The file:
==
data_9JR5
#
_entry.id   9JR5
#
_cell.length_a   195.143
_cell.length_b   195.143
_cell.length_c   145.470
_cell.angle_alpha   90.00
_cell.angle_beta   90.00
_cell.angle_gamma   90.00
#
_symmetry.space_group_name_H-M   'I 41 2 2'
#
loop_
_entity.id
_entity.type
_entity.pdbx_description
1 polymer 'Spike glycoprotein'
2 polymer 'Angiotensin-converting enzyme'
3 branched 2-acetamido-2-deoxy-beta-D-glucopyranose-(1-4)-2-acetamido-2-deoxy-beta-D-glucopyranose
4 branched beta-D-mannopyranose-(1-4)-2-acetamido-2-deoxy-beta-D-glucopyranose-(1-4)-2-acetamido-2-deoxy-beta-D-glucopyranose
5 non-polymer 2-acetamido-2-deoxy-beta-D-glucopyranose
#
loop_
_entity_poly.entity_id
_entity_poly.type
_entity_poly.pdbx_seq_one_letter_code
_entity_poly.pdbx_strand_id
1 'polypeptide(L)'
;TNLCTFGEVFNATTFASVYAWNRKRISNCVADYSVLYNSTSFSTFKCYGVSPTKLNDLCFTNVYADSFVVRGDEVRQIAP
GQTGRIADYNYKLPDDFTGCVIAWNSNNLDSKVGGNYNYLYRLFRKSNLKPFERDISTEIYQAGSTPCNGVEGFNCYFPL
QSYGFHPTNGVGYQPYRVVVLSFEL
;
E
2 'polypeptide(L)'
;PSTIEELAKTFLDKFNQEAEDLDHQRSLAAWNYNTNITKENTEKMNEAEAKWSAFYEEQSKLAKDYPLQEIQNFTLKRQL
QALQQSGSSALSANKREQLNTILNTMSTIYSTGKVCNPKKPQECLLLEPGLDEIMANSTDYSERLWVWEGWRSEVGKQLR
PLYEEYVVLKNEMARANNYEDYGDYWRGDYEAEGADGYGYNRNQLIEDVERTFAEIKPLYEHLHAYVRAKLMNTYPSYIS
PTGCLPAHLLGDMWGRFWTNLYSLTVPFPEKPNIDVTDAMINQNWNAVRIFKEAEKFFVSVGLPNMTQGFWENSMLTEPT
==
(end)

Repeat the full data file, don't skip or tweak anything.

data_9JR5
#
_entry.id   9JR5
#
_cell.length_a   195.143
_cell.length_b   195.143
_cell.length_c   145.470
_cell.angle_alpha   90.00
_cell.angle_beta   90.00
_cell.angle_gamma   90.00
#
_symmetry.space_group_name_H-M   'I 41 2 2'
#
loop_
_entity.id
_entity.type
_entity.pdbx_description
1 polymer 'Spike glycoprotein'
2 polymer 'Angiotensin-converting enzyme'
3 branched 2-acetamido-2-deoxy-beta-D-glucopyranose-(1-4)-2-acetamido-2-deoxy-beta-D-glucopyranose
4 branched beta-D-mannopyranose-(1-4)-2-acetamido-2-deoxy-beta-D-glucopyranose-(1-4)-2-acetamido-2-deoxy-beta-D-glucopyranose
5 non-polymer 2-acetamido-2-deoxy-beta-D-glucopyranose
#
loop_
_entity_poly.entity_id
_entity_poly.type
_entity_poly.pdbx_seq_one_letter_code
_entity_poly.pdbx_strand_id
1 'polypeptide(L)'
;TNLCTFGEVFNATTFASVYAWNRKRISNCVADYSVLYNSTSFSTFKCYGVSPTKLNDLCFTNVYADSFVVRGDEVRQIAP
GQTGRIADYNYKLPDDFTGCVIAWNSNNLDSKVGGNYNYLYRLFRKSNLKPFERDISTEIYQAGSTPCNGVEGFNCYFPL
QSYGFHPTNGVGYQPYRVVVLSFEL
;
E
2 'polypeptide(L)'
;PSTIEELAKTFLDKFNQEAEDLDHQRSLAAWNYNTNITKENTEKMNEAEAKWSAFYEEQSKLAKDYPLQEIQNFTLKRQL
QALQQSGSSALSANKREQLNTILNTMSTIYSTGKVCNPKKPQECLLLEPGLDEIMANSTDYSERLWVWEGWRSEVGKQLR
PLYEEYVVLKNEMARANNYEDYGDYWRGDYEAEGADGYGYNRNQLIEDVERTFAEIKPLYEHLHAYVRAKLMNTYPSYIS
PTGCLPAHLLGDMWGRFWTNLYSLTVPFPEKPNIDVTDAMINQNWNAVRIFKEAEKFFVSVGLPNMTQGFWENSMLTEPT